Physics and Chemistry of Minerals

, Volume 35, Issue 5, pp 249–257 | Cite as

In situ strength measurements on natural upper-mantle minerals

  • Junji Yamamoto
  • Jun-ichi Ando
  • Hiroyuki Kagi
  • Toru Inoue
  • Akihiro Yamada
  • Daisuke Yamazaki
  • Tetsuo Irifune
Original Paper

Abstract

Using in situ strength measurements at pressures up to 10 GPa and at room temperature, 400, 600, and 700°C, we examined rheological properties of olivine, orthopyroxene, and chromian-spinel contained in a mantle-derived xenolith. Mineral strengths were estimated using widths of X-ray diffraction peaks as a function of pressure, temperature, and time. Differential stresses of all minerals increase with increasing pressure, but they decrease with increasing temperature because of elastic strain on compression and stress relaxation during heating. During compression at room temperature, all minerals deform plastically at differential stress of 4–6 GPa. During subsequent heating, thermally induced yielding is observed in olivine at 600°C. Neither orthopyroxene nor spinel shows complete stress relaxation, but both retain some stress even at 700°C. The strength of the minerals decreases in the order of chromian-spinel ≈ orthopyroxene > olivine for these conditions. This order of strength is consistent with the residual pressure of fluid inclusions in mantle xenoliths.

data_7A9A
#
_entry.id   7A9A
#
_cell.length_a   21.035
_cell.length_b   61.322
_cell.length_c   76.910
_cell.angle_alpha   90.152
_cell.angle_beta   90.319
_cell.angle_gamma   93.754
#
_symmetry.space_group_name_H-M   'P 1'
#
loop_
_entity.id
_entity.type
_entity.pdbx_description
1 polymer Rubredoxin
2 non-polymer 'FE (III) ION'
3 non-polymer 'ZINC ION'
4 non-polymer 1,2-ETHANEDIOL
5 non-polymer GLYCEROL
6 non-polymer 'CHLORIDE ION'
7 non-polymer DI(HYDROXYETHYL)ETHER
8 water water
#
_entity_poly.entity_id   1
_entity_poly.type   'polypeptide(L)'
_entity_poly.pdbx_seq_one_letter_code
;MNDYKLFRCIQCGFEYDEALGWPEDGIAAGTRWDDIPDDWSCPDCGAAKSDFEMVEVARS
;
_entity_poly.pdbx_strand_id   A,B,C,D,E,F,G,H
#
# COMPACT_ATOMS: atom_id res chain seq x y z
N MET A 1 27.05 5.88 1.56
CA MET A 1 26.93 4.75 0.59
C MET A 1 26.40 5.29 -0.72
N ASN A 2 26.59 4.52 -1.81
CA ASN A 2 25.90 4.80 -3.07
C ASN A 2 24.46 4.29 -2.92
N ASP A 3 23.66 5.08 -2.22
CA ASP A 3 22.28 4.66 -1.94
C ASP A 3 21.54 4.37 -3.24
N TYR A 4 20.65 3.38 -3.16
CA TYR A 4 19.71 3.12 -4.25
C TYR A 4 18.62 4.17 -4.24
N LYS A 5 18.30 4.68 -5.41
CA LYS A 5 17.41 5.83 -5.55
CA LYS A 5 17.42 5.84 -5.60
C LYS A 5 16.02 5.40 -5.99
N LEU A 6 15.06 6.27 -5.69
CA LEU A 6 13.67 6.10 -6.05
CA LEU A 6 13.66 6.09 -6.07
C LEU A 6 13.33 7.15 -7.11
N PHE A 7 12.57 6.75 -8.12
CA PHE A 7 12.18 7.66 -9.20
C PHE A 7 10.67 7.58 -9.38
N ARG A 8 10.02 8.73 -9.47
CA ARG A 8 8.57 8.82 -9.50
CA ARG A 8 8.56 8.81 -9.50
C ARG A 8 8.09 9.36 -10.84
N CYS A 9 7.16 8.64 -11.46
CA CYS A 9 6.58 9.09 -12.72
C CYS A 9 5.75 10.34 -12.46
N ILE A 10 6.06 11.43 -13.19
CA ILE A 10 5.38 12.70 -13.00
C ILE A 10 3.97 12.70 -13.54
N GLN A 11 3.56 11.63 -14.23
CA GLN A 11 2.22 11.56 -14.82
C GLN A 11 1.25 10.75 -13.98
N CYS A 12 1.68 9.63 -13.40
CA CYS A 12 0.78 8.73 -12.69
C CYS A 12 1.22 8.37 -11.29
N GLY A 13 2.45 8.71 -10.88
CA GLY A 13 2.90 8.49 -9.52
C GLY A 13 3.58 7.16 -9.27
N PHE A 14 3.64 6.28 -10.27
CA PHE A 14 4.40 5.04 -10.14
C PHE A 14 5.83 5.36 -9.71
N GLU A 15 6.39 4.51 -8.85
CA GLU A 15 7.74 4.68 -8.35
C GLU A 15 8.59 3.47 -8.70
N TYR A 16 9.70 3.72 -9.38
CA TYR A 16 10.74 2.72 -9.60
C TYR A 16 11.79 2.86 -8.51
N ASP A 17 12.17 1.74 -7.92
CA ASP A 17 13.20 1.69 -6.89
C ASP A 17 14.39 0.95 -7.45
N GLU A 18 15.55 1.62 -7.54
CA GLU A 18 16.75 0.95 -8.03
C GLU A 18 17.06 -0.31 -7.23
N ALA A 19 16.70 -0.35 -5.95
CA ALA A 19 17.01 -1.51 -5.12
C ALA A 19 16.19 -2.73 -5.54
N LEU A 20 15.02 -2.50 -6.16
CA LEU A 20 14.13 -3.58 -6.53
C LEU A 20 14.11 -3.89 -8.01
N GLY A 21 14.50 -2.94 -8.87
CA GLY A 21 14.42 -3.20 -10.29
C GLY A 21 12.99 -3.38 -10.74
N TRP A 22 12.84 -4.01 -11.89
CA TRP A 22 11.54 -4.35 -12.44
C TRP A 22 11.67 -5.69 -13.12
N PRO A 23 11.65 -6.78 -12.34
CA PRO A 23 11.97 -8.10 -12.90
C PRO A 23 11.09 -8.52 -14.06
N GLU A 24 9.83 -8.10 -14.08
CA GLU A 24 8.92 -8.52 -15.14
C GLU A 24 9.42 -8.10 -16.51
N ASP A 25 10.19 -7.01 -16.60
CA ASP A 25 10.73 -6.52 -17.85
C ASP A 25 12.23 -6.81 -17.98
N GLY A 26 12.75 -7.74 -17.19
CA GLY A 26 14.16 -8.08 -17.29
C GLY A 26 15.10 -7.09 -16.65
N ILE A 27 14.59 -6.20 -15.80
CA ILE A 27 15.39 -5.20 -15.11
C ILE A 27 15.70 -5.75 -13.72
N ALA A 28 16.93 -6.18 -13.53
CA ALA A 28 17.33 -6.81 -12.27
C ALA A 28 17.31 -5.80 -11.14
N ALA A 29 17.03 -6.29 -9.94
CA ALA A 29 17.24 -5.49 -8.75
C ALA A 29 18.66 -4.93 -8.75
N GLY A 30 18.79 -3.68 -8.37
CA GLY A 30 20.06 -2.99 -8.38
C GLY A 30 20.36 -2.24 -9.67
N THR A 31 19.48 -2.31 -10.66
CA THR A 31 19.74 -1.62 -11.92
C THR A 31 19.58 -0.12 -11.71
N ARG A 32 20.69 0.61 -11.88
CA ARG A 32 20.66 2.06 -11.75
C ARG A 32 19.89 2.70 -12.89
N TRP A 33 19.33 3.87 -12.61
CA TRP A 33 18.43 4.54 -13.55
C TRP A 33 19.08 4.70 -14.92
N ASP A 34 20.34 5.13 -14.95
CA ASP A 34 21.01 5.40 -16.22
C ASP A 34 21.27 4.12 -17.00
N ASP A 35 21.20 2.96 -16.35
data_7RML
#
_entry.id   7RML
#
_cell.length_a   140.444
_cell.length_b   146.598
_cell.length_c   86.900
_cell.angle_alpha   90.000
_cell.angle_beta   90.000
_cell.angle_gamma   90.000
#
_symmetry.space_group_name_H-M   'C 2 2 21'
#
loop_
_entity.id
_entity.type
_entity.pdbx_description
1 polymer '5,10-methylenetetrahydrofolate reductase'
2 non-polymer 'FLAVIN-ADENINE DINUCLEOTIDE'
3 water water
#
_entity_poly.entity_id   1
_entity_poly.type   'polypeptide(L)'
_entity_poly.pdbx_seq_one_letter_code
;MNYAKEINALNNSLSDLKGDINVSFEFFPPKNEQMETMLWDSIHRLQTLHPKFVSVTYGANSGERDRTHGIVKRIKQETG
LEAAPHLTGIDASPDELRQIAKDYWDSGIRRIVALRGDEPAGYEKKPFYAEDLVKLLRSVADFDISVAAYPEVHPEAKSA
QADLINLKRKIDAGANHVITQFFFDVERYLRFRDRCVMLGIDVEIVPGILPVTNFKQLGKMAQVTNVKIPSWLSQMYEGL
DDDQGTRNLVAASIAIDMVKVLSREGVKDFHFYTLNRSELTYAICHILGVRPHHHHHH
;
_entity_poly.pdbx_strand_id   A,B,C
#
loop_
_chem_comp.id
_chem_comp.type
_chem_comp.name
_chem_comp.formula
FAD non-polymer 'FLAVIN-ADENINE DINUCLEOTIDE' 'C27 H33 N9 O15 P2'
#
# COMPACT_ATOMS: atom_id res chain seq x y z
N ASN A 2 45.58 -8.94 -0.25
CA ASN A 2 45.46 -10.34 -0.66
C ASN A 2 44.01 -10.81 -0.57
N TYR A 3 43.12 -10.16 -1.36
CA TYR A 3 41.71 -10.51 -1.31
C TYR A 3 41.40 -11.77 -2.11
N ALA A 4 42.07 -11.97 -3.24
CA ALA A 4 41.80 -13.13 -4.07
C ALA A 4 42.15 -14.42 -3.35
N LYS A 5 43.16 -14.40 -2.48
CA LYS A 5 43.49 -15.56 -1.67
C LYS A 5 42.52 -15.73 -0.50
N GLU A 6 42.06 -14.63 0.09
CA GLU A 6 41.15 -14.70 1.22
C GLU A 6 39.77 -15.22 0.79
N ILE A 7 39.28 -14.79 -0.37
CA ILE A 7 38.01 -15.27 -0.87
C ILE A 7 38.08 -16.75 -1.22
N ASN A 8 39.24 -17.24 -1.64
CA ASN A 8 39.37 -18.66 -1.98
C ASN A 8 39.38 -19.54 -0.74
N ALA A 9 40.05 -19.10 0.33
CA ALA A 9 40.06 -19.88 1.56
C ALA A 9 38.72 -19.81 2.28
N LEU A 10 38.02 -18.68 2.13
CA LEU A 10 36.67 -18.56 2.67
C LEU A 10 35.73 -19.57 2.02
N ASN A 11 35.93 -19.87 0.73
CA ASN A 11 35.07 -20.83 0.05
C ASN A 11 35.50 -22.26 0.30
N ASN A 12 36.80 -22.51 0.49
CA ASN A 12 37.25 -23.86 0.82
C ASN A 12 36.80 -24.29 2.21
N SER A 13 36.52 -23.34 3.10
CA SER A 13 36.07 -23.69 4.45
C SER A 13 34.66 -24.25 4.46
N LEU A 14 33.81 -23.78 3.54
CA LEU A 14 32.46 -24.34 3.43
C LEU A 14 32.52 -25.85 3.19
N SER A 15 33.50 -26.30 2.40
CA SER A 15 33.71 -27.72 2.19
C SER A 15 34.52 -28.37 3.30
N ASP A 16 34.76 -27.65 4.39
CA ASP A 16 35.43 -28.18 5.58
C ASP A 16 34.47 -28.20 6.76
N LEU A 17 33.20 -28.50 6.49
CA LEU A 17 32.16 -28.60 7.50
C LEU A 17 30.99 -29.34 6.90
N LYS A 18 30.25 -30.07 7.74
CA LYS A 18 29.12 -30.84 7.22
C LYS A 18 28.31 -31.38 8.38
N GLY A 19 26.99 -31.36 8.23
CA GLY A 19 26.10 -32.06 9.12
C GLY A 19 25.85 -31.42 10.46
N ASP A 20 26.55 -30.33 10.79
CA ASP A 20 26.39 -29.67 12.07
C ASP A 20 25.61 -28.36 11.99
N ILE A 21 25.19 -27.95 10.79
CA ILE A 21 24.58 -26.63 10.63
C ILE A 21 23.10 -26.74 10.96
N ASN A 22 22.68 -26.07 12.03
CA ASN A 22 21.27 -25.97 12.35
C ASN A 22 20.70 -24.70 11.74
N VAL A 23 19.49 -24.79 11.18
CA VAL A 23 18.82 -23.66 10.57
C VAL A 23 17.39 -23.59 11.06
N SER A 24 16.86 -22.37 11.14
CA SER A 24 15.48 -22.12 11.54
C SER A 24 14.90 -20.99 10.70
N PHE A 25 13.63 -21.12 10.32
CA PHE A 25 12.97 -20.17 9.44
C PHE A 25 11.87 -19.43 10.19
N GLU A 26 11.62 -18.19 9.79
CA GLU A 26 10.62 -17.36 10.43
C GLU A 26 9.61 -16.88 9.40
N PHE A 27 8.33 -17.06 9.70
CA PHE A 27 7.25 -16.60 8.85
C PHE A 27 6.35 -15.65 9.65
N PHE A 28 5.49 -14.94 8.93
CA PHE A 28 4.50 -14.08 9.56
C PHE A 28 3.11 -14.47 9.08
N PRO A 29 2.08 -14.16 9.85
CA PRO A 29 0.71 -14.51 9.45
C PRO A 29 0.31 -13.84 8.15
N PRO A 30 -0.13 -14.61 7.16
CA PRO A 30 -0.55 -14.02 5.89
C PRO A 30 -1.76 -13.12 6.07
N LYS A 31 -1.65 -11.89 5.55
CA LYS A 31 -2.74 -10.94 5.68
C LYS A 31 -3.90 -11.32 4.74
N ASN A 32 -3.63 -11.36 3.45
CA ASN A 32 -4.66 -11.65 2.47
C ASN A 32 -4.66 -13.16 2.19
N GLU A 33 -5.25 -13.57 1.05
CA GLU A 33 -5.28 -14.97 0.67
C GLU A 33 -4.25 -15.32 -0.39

Keywords

Rheology X-ray diffraction measurement Mantle mineral Fluid inclusion Geobarometry 

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Copyright information

© Springer-Verlag 2008

Authors and Affiliations

  • Junji Yamamoto
    • 1
    • 2
  • Jun-ichi Ando
    • 3
  • Hiroyuki Kagi
    • 4
  • Toru Inoue
    • 6
  • Akihiro Yamada
    • 6
    • 5
  • Daisuke Yamazaki
    • 6
    • 7
  • Tetsuo Irifune
    • 6
  1. 1.Woods Hole Oceanographic InstitutionWoods HoleUSA
  2. 2.Institute for Geothermal Sciences, Graduate School of ScienceKyoto UniversityBeppuJapan
  3. 3.Department of Earth and Planetary Systems Science, Graduate School of ScienceHiroshima UniversityHigashi-HiroshimaJapan
  4. 4.Geochemical Laboratory, Graduate School of ScienceThe University of TokyoTokyoJapan
  5. 5.Department of GeologyUniversity of California DavisDavisUSA
  6. 6.Geodynamics Research CenterEhime UniversityMatsuyamaJapan
  7. 7.Institute for Study of the Earth’s InteriorOkayama UniversityMisasaJapan

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